With its pristine beaches, crystal clear waters, and almost no development, Bahia Honda Key might be mistaken for a chic Brazilian Preserve! This 524 acre islet in the Lower Florida Keys between Key West and Marathon, is actually a state park. You can experience beautiful beaches, amazing snorkeling, and an astounding biodiversity. What’s even rarer here are the prices. Admission, snorkeling, and even a cabin rental for a night will cost you less than $160. There are plenty of fishing and picnic spots located throughout, and kayaks, bikes, and skates can be rented and enjoyed all over the islet.
When you think of Alaska, you might think of freezing temperatures and a great winter getaway. What most don’t realize is that the cheapest (and probably most enjoyable) time to make your getaway to Alaska is in the summer months! You can check out popular tourist spots such as the zoo or the many parks located throughout the region. Whether you come for a classic cruise, a trek across glaciers, dog-sledding, or caribou-spotting in Denali National Park, Anchorage is a great place for amazing photo-op views and a great way to cool off and beat that summer heat back home!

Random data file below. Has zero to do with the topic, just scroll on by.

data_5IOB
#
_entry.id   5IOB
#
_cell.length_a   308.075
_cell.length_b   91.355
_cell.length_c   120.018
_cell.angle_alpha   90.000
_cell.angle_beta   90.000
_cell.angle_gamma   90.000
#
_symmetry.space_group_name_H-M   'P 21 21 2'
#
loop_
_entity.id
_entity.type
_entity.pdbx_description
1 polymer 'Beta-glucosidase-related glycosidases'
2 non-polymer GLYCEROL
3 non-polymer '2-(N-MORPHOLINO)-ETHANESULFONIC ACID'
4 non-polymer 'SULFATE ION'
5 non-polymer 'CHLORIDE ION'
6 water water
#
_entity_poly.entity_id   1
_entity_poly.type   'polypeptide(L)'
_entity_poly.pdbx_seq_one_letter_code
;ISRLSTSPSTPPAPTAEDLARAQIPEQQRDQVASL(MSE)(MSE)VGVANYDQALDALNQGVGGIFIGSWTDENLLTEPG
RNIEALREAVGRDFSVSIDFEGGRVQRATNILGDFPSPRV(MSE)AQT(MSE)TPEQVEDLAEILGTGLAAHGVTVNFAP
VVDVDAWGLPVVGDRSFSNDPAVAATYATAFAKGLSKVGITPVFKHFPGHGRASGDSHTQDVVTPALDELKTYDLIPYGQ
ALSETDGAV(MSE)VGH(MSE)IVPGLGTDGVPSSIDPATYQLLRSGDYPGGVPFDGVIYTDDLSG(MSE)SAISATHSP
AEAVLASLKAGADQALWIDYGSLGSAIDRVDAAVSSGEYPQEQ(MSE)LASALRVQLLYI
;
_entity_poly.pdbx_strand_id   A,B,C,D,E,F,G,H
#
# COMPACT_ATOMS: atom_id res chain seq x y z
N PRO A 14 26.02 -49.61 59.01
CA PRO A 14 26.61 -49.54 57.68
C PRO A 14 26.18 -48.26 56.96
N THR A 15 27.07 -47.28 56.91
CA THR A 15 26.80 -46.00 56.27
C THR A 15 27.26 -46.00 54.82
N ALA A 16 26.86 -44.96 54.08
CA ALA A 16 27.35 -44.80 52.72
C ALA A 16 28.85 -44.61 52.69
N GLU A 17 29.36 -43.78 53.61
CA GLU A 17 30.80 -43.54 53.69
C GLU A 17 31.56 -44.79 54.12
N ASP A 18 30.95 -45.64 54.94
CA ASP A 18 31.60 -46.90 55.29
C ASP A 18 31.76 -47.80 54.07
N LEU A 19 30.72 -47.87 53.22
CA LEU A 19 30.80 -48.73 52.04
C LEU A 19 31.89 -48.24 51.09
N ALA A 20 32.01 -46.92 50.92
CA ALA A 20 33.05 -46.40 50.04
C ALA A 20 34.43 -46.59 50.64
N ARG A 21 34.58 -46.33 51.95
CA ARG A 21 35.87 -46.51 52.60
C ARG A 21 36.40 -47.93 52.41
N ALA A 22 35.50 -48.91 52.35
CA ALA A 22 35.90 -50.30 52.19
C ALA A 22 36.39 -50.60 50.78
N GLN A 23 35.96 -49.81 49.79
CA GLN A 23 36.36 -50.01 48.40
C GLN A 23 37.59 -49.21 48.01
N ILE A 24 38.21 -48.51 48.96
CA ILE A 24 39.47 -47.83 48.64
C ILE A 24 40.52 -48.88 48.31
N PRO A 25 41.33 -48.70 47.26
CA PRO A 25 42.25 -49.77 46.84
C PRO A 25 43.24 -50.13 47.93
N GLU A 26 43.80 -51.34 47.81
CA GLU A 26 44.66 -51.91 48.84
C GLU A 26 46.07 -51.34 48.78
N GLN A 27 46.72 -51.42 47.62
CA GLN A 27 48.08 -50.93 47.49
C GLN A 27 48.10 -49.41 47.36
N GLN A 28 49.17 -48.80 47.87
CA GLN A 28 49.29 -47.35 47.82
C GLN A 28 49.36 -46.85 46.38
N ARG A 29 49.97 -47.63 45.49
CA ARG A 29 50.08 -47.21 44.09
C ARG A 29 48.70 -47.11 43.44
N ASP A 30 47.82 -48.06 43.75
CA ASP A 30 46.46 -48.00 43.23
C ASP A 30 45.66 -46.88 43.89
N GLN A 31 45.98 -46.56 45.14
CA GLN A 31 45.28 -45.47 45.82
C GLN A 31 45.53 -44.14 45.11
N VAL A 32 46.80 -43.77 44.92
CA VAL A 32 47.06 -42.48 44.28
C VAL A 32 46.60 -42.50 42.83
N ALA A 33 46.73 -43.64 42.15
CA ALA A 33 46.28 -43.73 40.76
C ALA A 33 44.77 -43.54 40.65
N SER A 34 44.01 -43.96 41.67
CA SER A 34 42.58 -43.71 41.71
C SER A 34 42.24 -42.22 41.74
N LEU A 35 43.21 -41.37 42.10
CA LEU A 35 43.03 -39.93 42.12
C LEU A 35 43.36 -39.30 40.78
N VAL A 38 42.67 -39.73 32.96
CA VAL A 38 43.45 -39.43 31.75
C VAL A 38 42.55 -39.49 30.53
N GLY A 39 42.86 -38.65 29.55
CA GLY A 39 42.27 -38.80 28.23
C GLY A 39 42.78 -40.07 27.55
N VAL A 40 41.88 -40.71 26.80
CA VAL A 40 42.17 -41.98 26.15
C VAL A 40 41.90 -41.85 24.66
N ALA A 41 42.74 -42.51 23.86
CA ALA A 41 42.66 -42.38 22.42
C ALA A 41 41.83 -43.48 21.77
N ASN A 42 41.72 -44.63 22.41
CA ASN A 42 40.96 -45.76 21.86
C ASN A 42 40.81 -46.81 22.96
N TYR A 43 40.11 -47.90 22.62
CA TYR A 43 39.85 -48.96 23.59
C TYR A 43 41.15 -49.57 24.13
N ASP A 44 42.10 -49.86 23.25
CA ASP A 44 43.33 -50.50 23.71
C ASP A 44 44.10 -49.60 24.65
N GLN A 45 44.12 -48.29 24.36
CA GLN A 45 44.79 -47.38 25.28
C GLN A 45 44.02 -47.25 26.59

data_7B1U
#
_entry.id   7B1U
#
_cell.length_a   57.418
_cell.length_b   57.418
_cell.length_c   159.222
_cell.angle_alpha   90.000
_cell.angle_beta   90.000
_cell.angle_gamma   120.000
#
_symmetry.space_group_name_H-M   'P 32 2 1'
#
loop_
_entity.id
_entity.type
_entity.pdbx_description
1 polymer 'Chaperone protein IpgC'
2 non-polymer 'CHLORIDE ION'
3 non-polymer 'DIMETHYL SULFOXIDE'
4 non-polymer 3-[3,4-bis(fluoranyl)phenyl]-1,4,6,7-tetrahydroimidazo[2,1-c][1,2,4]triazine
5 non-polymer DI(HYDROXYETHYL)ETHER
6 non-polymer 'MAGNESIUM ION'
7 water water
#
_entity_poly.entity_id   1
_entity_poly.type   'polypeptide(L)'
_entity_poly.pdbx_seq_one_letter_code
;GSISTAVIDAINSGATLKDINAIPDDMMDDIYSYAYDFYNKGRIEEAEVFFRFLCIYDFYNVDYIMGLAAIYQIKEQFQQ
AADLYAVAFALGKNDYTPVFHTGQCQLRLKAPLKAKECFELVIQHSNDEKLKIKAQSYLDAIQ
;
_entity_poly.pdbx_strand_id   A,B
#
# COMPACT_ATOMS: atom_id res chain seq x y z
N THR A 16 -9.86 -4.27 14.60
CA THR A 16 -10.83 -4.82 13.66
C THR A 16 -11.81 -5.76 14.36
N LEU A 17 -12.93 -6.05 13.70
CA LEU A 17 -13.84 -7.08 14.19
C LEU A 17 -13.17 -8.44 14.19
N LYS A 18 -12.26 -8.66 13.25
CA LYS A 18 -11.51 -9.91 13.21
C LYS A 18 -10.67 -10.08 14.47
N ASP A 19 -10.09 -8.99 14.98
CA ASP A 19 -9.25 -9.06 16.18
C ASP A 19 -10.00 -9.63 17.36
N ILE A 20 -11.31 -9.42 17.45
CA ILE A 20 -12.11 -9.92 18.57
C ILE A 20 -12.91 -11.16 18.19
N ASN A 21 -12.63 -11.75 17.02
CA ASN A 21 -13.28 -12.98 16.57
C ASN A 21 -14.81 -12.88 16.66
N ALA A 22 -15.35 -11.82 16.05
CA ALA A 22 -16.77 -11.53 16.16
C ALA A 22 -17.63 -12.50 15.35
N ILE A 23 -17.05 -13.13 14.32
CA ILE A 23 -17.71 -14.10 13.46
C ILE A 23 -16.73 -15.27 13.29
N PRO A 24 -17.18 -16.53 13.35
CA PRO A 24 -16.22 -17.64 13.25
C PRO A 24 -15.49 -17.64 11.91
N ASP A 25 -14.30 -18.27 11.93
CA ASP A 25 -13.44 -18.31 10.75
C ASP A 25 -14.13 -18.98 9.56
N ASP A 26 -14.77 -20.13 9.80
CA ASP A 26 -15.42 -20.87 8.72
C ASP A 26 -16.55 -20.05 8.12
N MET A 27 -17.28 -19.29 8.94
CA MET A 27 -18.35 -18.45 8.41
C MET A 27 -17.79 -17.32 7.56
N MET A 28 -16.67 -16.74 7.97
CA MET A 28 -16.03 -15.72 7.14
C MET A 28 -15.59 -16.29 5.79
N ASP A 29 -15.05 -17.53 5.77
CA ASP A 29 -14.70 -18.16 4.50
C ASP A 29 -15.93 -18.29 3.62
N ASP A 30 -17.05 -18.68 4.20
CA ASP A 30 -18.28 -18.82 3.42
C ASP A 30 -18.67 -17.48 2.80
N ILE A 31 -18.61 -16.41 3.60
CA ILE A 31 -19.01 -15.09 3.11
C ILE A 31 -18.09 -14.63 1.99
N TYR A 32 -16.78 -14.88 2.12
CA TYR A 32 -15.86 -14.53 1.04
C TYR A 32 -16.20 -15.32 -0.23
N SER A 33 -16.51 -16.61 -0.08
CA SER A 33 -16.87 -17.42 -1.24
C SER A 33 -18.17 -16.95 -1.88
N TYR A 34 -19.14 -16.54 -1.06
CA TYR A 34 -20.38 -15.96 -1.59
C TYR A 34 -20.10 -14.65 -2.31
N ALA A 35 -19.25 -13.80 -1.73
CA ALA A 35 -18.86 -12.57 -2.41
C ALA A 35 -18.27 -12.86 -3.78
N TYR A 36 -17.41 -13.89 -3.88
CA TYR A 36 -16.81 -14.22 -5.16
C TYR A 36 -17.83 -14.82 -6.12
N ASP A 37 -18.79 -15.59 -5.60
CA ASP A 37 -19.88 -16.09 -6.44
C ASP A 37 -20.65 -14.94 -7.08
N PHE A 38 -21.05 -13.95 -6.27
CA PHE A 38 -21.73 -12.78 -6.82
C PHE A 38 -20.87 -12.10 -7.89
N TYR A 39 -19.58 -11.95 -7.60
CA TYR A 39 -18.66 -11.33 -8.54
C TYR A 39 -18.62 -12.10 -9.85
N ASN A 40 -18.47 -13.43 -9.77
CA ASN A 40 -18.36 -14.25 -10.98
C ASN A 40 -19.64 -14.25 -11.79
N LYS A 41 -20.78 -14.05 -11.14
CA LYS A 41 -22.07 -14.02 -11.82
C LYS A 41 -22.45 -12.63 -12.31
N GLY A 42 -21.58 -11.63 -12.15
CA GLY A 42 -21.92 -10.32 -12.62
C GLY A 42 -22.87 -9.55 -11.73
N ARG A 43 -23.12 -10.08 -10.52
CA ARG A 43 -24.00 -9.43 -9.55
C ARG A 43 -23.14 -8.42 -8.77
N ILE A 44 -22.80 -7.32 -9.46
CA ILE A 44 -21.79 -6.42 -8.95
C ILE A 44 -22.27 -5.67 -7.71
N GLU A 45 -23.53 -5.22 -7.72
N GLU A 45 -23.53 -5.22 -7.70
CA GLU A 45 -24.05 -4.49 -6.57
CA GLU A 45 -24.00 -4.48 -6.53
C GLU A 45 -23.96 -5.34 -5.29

While you’re traveling this summer, make sure you stay hydrated. Tips how are available on our Dehydration blog. It’s best to keep that filtered water with you and stay cool on your travels this summer. For a great, portable glass bottle, check out aquasana.com!
We all have items we have stored away in the shed, garage or simply discarded in the yard somewhere. Now that Spring is upon us, now is the perfect time to find a new use for these items. Do some Spring cleaning and set aside items that can be used for planting instead of being hauled off to the landfill.
The following items make fabulous new homes for plants and flowers and can add an element of interest to your yard or front entry:
1. Plumbing fixtures
Sinks and bathtubs make great planters. Drainage is already accommodated for and the addition of some gravel in the bottom of the piece is all that is required to prepare the fixture for planting.
Old chairs, benches, vanities and dressers can be transformed to interesting yard art. Cut holes in the tops of chairs or vanities to hold recycled plastic pots. Make sure there is drainage beneath the planters. Coating the exposed surface with an eco-friendly sealant is recommended.